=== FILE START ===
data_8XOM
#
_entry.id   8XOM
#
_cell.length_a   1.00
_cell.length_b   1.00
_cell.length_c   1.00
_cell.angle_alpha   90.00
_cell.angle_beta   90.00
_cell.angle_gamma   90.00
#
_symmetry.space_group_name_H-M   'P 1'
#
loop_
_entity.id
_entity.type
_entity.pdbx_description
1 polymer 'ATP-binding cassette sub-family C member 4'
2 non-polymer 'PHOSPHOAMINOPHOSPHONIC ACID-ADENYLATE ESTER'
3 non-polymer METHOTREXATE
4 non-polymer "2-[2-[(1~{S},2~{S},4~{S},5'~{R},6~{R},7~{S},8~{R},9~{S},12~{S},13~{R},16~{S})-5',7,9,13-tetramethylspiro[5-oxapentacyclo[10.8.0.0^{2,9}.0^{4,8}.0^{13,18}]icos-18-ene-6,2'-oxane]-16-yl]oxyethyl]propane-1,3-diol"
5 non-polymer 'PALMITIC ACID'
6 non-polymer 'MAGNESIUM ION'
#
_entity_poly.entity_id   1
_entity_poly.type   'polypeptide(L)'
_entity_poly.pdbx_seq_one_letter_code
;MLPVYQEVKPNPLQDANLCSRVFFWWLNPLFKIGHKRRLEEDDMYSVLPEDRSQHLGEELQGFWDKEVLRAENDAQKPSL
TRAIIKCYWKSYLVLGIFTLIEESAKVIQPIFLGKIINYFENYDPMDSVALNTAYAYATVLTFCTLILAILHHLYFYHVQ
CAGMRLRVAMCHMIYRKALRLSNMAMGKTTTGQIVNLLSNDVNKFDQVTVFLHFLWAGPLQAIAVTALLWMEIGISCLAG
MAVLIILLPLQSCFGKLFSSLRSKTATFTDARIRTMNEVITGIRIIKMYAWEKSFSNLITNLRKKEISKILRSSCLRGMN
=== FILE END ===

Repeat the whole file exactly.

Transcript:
data_8XOM
#
_entry.id   8XOM
#
_cell.length_a   1.00
_cell.length_b   1.00
_cell.length_c   1.00
_cell.angle_alpha   90.00
_cell.angle_beta   90.00
_cell.angle_gamma   90.00
#
_symmetry.space_group_name_H-M   'P 1'
#
loop_
_entity.id
_entity.type
_entity.pdbx_description
1 polymer 'ATP-binding cassette sub-family C member 4'
2 non-polymer 'PHOSPHOAMINOPHOSPHONIC ACID-ADENYLATE ESTER'
3 non-polymer METHOTREXATE
4 non-polymer "2-[2-[(1~{S},2~{S},4~{S},5'~{R},6~{R},7~{S},8~{R},9~{S},12~{S},13~{R},16~{S})-5',7,9,13-tetramethylspiro[5-oxapentacyclo[10.8.0.0^{2,9}.0^{4,8}.0^{13,18}]icos-18-ene-6,2'-oxane]-16-yl]oxyethyl]propane-1,3-diol"
5 non-polymer 'PALMITIC ACID'
6 non-polymer 'MAGNESIUM ION'
#
_entity_poly.entity_id   1
_entity_poly.type   'polypeptide(L)'
_entity_poly.pdbx_seq_one_letter_code
;MLPVYQEVKPNPLQDANLCSRVFFWWLNPLFKIGHKRRLEEDDMYSVLPEDRSQHLGEELQGFWDKEVLRAENDAQKPSL
TRAIIKCYWKSYLVLGIFTLIEESAKVIQPIFLGKIINYFENYDPMDSVALNTAYAYATVLTFCTLILAILHHLYFYHVQ
CAGMRLRVAMCHMIYRKALRLSNMAMGKTTTGQIVNLLSNDVNKFDQVTVFLHFLWAGPLQAIAVTALLWMEIGISCLAG
MAVLIILLPLQSCFGKLFSSLRSKTATFTDARIRTMNEVITGIRIIKMYAWEKSFSNLITNLRKKEISKILRSSCLRGMN